Posts tagged cookbooks

A Rustic Fruit Dessert

Usually after a prolonged absence from the blog I take a few minutes to explain where I’ve been and what I’ve been up to. Well, this time is different, as I don’t have any excuses or stories to share. The simple and short explanation is that I got lazy, swept up in the easygoing vibe of summertime. I pushed the blog to the back burner and spent some quality time at the beach, computer be gone. But one look at the piles of fresh peaches and plums at the farmers’ market near my office last week quickly changed my attitude. The multiple baskets of tender stone fruit, bursting with their sweet, sticky juices, instantly awakened my urge for cooking, and yes, blogging.

cake

I knew exactly what I wanted to make with this summertime bounty. During one of those relaxing afternoons at the beach (as I sat under an umbrella with my toes buried in the sand, of course) I came across a gorgeous-looking recipe for a stone fruit tea cake in Gourmet magazine. Published from a new cookbook called Rustic Fruit Desserts, this recipe seemed perfect for me and this sunniest of seasons: simple, forgiving, and filled with ripe fruit.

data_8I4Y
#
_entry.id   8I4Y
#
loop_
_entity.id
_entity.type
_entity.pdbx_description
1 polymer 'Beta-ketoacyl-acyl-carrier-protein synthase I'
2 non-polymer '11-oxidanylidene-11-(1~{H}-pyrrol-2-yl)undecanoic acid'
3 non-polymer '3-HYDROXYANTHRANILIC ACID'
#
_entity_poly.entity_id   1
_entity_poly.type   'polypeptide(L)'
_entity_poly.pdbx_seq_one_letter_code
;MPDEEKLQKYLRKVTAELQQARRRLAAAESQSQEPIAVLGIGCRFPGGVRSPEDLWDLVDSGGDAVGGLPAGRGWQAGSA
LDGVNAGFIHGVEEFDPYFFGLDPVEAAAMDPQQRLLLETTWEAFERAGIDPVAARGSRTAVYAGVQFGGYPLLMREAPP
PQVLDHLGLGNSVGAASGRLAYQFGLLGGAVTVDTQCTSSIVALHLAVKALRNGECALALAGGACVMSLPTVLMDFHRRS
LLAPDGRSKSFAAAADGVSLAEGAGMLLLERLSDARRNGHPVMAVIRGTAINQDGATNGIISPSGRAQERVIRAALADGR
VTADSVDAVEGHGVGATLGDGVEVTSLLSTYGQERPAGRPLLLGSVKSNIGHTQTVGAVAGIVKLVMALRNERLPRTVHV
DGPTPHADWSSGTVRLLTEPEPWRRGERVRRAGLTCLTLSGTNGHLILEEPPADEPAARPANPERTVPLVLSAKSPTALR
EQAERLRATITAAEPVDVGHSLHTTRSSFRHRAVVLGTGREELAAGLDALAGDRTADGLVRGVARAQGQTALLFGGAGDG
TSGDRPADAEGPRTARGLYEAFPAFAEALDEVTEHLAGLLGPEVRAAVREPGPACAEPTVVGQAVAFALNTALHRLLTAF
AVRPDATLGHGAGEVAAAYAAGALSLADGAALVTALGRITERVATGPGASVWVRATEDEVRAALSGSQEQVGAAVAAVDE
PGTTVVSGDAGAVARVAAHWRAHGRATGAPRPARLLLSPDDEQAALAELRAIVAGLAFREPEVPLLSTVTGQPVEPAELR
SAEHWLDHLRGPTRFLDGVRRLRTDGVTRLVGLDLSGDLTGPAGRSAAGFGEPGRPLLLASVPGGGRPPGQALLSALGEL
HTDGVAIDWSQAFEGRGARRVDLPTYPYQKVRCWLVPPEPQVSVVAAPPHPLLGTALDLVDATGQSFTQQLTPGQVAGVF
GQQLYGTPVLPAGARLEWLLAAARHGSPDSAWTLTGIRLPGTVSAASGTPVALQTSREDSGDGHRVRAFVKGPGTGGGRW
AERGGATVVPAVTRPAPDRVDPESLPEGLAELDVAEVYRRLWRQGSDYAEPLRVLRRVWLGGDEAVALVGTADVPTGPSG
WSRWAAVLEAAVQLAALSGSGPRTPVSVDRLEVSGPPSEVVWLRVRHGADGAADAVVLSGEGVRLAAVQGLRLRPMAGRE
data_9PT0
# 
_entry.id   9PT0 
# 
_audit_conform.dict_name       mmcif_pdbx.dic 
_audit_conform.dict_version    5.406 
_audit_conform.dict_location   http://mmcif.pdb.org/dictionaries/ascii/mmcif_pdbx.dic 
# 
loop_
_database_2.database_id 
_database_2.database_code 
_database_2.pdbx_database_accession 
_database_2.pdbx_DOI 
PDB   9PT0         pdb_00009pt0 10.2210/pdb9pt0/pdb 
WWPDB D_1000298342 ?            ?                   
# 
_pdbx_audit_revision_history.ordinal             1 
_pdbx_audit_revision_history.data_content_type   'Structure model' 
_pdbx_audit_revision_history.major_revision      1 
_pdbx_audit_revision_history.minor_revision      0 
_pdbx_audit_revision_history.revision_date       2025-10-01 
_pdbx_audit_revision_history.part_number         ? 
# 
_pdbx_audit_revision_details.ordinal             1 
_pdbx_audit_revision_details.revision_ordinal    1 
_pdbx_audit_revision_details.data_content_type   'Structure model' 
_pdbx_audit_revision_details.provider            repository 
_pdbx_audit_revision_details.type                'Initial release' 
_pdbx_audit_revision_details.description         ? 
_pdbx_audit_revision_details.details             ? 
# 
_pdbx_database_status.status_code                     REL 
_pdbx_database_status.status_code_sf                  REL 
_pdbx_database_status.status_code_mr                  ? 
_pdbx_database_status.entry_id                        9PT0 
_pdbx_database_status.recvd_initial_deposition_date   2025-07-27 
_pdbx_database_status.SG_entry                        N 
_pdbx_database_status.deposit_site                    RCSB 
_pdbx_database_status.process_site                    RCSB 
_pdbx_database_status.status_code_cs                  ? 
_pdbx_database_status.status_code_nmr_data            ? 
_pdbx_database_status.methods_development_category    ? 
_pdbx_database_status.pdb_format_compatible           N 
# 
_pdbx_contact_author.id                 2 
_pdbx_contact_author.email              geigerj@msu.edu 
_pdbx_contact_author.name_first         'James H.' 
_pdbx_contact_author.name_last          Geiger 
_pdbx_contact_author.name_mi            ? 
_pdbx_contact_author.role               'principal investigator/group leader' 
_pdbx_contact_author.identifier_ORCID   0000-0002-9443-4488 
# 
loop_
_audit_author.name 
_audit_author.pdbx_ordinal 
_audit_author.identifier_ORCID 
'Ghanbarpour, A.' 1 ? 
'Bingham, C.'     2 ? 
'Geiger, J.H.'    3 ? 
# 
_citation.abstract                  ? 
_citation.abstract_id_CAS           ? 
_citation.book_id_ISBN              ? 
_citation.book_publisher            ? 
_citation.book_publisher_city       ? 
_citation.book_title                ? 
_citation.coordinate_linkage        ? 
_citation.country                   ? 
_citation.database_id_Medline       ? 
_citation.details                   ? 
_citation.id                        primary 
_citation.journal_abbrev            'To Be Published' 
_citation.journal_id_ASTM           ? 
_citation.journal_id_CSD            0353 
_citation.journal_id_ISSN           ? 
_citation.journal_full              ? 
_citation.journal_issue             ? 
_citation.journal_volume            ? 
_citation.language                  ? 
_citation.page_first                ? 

The key to this recipe is in the dough. Instead of a traditional pie dough, flour, baking powder, salt, sugar, and eggs are combined into a loose, almost cream-like mixture. No rolling or painful dough transport required here, as I carefully spread half of the sticky dough into an even layer across my tart pan. After tossing the peaches and plums on top, I dropped the remaining dough in tablespoon-size pieces across the mounds of fruit, wherever I found room. This liquidy batter doesn’t follow any rules, but that’s what being “rustic” is all about, right? A sprinkle of brown sugar, 40 minutes in the oven, and my cake emerged. Bits of pink plums and orange peaches peeked through browned cushions of cake, promising a sweet taste of the season.

slice